Trading independently from home is not an easy task by any means. I have received various questions about last week’s market conditions, because it was a challenging week for many. Each strategy works well in some market environments and suffers in others. Our equity curve usually tells us when market conditions are changing, because we start to suffer from timing issues, or the market just doesn’t move as much as necessary, and we start taking consecutive losses.
When this happens, smart traders recognize that conditions have changed somehow, and they adjust their approach to suit these new conditions. Adjustments, for example, can be related to trade objectives (switching from multiday to intraday or vice versa), trade frequency (trading less in certain conditions, and trading more in other conditions), risk allocations (risking less during a losing streak, and risking more when on a winning streak).
The bottom line, however, is that retail traders really need to recognize when something has changed, and adapt. Otherwise the risk is that they keep digging themselves into an even deeper hole.
From the Dealing Desk to the Home Office
In 2017, the markets (especially FX) have been challenging given the declining volatility and uncertainty over Trumponomics & the FED. So we couldn’t have chosen a better moment for this week’s webinar. Our guest trader, Matt Bacon-Hall, has extensive experience as an FX spot trader within banks & funds, but he has been trading successfully from the retail side for a number of years. He is in the perfect place to highlight the requirements that can help retail traders survive – namely because he had to undergo a period of adjustment himself.
But don’t think that there is some secret indicator or magical approach that can insulate you from losses. On the retail side of things, the most efficient pathway is to simply be facing the right way before you trigger an entry and only placing trades when the market is actually trending and not chopping around in a range. That will require patience and discipline, because those kinds of opportunities will not be available every day, or even every week.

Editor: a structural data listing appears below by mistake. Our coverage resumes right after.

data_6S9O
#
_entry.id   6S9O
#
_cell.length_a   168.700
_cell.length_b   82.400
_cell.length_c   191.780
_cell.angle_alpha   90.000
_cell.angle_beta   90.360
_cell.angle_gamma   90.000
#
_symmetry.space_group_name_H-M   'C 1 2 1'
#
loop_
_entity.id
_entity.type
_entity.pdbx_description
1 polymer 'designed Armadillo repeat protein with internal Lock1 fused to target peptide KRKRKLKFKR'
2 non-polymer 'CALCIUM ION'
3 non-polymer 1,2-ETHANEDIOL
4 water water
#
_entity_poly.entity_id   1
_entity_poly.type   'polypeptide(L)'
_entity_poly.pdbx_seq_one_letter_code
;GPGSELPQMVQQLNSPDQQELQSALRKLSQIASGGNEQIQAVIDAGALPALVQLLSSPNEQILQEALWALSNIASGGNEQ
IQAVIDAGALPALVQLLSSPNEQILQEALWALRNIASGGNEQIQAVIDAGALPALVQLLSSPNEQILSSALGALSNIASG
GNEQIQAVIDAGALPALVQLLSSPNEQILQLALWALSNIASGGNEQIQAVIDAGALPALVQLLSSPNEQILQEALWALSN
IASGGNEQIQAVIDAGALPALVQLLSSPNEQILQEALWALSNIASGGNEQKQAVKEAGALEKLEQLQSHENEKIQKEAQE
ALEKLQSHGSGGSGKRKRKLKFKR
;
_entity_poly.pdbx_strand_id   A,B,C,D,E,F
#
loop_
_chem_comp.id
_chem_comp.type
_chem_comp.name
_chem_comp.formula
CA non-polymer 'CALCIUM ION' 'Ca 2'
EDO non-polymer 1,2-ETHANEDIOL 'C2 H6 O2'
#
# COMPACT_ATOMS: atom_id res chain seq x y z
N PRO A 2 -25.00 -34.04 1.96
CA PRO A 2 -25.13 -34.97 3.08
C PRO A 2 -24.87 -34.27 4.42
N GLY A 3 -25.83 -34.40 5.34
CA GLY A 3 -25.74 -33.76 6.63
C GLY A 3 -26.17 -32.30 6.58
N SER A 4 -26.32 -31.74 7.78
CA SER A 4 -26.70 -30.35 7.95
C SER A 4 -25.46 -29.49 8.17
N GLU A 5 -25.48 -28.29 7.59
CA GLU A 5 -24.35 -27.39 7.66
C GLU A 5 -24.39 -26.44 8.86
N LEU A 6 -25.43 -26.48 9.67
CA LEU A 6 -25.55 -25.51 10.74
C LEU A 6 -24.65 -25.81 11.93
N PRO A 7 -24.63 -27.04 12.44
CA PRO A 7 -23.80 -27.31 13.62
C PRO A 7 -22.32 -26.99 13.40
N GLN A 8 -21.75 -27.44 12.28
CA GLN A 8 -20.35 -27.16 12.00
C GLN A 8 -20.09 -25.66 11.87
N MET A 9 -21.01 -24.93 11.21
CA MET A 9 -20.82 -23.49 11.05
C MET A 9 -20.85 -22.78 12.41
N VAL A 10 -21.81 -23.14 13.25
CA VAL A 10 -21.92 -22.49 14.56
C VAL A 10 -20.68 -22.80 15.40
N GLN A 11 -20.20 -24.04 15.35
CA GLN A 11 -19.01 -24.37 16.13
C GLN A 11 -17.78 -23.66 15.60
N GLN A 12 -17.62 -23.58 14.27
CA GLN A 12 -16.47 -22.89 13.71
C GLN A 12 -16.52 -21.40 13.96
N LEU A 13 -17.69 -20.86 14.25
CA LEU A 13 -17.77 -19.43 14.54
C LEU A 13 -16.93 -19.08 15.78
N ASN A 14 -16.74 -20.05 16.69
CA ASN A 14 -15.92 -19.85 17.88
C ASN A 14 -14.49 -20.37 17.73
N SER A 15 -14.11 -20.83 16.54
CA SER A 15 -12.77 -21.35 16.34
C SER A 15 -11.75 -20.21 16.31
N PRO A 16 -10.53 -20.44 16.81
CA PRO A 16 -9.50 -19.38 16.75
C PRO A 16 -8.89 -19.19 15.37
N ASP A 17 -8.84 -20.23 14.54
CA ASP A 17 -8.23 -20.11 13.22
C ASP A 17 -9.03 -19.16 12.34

Core Trading Skills
Based on my interactions with fellow traders, whether industry professionals or retail traders, there are some common skills that they share:
1) They are all very good at recognizing when trending phases are either temporarily or permanently exhausting.
2) They have clear rules that allow them to determine when to stand aside and allow the market to offer more concrete information before stepping in.
3) They are well aware whether an asset is contracting or expanding (for example by utilizing the ATR).
4) They all stay fluent and abreast of the current drivers and influences dictating the flow and pressure of a particular asset or asset class.
Over to You
The best single piece of advice I can give to anyone starting out and/or seeking to trade from home independently is to keep things simple and run a tight ship. Simply identify the beginning or resumption of a trend on a daily chart, and insert yourselt into that trending action via a very easily identifiable pullback. Hide your stop away from where the majority of traders usually place them & run your positions for as long as the trend maintains it’s orderly flow.
But don’t take my word for it. Join us this Thursday, and have the opportunity to clarify your doubts with Matt Bacon-Hall, who will tell you exactly what challenges he faced when transitioning to the retail side of the business, and what skills will keep you on the path to consistency.
See you there!
About the Author
Justin Paolini is a Forex trader and member of the team at www.fxrenew.com, a provider of Forex signals from ex-bank and hedge fund traders (get a free trial), or get FREE access to the Advanced Forex Course for Smart Traders. If you like his writing you can subscribe to the newsletter for free.